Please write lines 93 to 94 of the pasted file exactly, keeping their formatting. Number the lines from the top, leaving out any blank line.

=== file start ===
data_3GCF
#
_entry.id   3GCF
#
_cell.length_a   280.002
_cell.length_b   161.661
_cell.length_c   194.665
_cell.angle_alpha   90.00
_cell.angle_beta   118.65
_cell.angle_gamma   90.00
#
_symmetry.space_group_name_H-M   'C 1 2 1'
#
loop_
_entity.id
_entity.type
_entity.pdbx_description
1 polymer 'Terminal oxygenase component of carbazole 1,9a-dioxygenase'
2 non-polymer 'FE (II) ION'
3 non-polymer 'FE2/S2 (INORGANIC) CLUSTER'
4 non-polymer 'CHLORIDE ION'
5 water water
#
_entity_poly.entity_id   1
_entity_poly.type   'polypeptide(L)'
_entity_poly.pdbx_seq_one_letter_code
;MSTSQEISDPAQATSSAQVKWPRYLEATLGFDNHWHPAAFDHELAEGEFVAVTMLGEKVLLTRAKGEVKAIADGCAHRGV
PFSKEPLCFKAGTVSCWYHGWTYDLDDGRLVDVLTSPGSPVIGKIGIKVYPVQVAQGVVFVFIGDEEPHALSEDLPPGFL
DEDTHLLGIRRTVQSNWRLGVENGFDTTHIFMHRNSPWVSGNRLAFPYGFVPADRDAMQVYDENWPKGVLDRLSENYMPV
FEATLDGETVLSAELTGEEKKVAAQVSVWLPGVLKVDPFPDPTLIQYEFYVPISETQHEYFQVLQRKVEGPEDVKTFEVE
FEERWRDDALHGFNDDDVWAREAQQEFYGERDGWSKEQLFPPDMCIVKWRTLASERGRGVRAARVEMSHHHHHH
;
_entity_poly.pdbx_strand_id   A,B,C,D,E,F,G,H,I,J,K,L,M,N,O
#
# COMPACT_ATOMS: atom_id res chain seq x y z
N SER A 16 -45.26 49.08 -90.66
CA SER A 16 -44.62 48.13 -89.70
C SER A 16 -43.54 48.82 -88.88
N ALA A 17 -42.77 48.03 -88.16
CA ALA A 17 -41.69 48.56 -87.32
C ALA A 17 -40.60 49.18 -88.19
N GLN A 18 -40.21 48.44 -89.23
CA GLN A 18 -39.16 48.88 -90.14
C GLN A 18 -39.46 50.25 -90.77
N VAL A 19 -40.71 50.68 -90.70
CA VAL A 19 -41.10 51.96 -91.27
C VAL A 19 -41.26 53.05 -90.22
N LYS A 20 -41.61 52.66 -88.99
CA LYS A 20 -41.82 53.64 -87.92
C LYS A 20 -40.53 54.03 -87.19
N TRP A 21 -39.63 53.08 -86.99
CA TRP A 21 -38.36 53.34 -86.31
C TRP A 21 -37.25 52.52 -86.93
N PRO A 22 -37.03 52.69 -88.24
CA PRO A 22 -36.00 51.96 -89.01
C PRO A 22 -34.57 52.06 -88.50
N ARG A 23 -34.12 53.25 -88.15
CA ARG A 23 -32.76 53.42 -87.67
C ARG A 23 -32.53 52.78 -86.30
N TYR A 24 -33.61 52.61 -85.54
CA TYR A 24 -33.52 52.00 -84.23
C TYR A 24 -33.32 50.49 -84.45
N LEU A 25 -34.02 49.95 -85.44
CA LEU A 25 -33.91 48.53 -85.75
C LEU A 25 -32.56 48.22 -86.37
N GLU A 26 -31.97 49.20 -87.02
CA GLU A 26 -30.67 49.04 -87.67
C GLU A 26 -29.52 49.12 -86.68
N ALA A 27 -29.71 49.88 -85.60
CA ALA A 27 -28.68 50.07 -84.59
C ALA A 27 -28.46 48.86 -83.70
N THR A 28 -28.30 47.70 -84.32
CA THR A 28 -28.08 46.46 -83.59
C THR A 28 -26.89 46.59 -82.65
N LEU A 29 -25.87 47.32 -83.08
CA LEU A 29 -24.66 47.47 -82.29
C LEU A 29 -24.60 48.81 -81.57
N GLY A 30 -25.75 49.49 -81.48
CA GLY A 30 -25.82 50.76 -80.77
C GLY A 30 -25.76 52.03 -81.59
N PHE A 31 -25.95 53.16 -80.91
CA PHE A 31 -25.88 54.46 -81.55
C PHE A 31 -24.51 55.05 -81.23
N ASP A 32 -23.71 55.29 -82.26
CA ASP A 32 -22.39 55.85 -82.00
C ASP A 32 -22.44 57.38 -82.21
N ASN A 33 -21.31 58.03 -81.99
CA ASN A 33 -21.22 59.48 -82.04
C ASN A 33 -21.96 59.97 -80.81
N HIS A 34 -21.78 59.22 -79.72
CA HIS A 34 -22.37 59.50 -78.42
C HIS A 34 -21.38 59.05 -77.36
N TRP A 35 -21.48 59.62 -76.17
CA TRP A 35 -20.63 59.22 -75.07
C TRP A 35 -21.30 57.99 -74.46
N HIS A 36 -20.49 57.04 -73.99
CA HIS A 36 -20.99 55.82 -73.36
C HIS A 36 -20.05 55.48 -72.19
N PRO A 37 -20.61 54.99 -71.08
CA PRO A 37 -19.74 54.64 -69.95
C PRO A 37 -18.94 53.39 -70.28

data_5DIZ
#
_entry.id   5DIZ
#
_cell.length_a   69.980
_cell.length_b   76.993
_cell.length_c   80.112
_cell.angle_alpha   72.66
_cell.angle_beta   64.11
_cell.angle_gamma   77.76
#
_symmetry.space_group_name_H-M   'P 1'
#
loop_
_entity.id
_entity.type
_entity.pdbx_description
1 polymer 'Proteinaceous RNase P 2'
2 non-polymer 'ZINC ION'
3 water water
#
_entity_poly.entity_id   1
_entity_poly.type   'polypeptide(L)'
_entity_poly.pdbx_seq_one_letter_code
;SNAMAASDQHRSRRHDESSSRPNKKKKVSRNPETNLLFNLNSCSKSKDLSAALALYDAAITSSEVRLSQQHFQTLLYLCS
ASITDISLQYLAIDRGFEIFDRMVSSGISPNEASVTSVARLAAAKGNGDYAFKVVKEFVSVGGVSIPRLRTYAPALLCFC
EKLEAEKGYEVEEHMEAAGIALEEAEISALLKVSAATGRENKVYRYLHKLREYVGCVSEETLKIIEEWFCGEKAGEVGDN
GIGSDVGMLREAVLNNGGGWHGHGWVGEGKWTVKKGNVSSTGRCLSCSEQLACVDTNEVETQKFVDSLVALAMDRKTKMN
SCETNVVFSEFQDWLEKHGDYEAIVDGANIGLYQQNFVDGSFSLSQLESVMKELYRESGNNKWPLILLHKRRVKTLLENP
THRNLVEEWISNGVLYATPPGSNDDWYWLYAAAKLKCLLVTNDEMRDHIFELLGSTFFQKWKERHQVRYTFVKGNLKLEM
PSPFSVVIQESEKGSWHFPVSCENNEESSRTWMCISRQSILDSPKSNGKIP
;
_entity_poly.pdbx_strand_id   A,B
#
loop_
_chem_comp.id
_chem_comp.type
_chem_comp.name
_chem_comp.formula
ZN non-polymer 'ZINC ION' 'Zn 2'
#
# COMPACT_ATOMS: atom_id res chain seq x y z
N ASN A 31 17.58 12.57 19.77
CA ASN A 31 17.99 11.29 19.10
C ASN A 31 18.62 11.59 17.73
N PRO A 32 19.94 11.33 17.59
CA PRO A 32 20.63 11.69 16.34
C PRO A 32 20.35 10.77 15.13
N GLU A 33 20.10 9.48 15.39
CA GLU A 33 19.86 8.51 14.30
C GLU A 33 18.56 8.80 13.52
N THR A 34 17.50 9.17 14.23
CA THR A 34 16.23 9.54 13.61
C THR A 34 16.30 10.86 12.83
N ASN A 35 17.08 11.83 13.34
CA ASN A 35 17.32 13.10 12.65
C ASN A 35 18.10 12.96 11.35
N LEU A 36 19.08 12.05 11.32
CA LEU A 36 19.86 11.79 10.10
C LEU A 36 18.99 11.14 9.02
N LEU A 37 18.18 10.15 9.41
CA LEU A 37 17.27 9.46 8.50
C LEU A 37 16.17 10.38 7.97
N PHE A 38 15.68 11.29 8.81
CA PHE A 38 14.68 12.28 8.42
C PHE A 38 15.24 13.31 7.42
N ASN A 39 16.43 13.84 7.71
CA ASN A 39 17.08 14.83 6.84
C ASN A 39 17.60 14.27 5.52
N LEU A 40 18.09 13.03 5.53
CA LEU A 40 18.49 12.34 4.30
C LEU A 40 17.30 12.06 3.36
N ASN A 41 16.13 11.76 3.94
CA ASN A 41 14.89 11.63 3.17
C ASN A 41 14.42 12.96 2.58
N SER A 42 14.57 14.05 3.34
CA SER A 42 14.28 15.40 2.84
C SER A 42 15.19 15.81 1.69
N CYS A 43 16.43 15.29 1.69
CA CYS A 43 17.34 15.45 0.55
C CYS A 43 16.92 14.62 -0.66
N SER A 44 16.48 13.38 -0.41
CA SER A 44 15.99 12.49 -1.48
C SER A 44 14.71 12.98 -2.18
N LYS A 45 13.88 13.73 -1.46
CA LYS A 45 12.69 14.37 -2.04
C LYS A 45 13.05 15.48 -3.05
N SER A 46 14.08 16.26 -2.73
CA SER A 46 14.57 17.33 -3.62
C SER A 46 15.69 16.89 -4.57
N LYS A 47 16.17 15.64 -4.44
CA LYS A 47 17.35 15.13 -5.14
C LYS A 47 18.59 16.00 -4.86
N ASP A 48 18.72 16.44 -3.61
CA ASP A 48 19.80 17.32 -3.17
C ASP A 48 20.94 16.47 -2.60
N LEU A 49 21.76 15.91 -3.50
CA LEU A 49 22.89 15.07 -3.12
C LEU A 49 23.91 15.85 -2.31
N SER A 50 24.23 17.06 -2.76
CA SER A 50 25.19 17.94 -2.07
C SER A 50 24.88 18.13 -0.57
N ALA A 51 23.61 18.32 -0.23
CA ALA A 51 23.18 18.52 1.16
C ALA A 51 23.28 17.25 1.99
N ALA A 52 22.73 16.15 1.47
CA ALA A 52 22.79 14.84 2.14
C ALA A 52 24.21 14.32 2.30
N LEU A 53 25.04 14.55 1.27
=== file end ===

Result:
N TRP A 35 -21.48 59.62 -76.17
CA TRP A 35 -20.63 59.22 -75.07